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Abstract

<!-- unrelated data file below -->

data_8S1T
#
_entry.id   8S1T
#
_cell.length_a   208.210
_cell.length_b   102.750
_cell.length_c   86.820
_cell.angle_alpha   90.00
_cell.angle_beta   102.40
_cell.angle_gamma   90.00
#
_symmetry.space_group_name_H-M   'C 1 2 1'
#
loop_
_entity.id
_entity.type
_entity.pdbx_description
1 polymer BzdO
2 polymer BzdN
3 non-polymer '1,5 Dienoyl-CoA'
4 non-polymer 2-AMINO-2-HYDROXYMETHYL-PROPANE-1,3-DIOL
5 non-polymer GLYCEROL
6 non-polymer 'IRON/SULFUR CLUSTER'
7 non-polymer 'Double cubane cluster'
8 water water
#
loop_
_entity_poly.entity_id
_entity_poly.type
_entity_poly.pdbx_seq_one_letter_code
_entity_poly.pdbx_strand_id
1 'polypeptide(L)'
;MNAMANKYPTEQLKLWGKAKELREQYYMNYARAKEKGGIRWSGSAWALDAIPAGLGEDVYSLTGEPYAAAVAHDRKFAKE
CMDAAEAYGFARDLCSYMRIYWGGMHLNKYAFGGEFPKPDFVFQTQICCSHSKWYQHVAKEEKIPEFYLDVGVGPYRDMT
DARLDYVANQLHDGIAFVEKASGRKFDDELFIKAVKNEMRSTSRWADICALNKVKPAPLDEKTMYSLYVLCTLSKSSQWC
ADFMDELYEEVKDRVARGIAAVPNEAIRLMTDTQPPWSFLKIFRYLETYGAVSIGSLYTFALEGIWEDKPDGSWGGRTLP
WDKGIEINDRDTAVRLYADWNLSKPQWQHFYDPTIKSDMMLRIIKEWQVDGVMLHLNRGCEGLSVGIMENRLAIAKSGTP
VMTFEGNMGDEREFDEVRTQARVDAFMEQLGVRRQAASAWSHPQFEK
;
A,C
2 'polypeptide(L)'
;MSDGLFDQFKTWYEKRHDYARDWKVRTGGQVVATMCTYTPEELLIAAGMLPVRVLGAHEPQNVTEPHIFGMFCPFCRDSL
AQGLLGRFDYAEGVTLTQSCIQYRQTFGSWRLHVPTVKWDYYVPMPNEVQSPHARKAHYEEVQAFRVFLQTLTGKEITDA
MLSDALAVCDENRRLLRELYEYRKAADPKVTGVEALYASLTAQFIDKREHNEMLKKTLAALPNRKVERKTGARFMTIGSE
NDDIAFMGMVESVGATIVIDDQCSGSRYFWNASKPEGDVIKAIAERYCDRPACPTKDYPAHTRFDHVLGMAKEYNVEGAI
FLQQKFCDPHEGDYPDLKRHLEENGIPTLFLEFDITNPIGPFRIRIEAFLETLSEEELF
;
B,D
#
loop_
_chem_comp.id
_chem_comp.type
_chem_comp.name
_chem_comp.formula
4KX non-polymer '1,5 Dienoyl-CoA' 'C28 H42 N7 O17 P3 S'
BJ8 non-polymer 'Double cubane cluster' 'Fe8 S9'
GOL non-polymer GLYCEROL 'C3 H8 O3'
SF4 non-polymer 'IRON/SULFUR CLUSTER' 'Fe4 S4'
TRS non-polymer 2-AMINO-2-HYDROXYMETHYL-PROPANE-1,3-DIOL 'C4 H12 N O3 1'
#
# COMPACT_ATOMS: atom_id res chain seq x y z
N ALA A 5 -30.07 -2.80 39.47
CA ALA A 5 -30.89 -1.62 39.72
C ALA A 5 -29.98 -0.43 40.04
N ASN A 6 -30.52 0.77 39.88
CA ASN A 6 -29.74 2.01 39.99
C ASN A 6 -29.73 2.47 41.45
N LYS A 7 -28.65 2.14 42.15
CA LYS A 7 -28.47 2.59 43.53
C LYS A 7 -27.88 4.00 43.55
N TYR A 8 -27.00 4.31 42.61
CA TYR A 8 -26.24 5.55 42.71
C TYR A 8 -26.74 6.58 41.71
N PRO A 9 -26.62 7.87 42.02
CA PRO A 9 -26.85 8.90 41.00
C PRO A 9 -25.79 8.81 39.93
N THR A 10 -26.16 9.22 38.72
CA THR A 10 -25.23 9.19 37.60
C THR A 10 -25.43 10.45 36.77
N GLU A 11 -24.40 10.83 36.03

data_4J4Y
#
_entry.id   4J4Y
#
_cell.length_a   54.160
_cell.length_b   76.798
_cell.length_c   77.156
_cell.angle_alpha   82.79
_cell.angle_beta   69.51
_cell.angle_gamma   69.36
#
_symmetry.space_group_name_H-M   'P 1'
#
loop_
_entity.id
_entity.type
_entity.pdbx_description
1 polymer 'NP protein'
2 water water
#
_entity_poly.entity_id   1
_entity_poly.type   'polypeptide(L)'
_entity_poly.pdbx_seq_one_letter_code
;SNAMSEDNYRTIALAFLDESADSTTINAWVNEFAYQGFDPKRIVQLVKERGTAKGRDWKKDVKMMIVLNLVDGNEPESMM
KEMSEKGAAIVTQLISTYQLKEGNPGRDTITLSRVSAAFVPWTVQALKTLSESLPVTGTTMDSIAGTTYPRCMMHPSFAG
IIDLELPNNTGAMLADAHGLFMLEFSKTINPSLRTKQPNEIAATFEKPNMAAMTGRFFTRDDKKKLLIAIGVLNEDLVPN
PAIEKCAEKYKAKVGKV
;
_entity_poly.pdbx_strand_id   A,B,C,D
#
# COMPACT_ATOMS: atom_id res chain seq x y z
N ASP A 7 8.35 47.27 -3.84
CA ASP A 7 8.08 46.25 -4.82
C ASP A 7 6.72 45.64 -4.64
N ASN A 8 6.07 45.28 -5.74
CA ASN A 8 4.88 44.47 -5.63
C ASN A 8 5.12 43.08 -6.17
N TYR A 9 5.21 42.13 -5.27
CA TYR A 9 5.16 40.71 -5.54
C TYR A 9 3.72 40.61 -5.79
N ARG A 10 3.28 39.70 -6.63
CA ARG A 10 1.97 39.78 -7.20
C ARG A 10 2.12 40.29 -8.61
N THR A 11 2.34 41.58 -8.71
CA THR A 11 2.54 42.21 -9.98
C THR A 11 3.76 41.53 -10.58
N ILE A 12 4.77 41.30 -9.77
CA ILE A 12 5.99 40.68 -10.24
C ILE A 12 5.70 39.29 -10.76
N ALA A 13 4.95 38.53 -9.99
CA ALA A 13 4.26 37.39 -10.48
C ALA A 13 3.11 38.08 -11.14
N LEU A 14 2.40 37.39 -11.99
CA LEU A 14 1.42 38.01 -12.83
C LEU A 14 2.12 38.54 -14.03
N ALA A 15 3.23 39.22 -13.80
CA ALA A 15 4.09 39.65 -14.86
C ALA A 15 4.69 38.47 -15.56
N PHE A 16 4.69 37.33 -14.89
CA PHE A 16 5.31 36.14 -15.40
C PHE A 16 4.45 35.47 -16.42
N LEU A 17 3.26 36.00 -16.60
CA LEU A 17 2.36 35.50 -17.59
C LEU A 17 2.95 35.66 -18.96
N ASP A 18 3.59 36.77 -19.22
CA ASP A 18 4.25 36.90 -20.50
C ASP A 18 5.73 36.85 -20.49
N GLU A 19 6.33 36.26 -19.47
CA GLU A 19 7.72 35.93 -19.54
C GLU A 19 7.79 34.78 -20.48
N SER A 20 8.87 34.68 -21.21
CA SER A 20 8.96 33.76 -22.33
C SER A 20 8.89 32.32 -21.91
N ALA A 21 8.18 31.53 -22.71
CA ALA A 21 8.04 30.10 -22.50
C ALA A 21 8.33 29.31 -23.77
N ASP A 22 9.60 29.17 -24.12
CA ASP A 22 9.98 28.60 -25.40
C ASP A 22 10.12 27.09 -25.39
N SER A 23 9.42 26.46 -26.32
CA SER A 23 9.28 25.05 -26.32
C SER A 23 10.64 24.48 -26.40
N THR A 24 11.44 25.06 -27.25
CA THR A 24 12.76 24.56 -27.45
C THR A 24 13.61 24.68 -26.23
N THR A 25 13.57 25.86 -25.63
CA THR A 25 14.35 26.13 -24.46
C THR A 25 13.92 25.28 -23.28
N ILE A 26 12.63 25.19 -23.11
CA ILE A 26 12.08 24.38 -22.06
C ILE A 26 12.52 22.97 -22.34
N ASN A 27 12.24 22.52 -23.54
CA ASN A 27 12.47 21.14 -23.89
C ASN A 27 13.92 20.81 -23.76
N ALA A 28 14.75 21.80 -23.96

In continuity with stereotypes that can be traced back to colonial times, present-day tourism images of Cuba tend to emphasize the sensual nature of this Caribbean destination, highlighting the cheerfulness and amiability of its inhabitants as well as their alleged "hotness" and exuberant sexuality. Based on fifteen months of ethnographic fieldwork carried out in Cuba between 2005 and 2016, the article discusses Cuban men's narratives and practices of seduction of foreign tourist women. The focus is on gendered processes of self-definition that reproduce a global image of Cuba as a place charged with sensuality and eroticism while highlighting these men's sexual, loving, and caring abilities. By moving beyond reductive readings of sex tourism and sex work, the article highlights the broader range of competences, sensitivities, and moral attunements that these intimate relationships bring into play, and the way they inform Cuban men's subjectivities, their seduction practices, and their hopes and possibilities to establish longterm relationships with their tourist partners.

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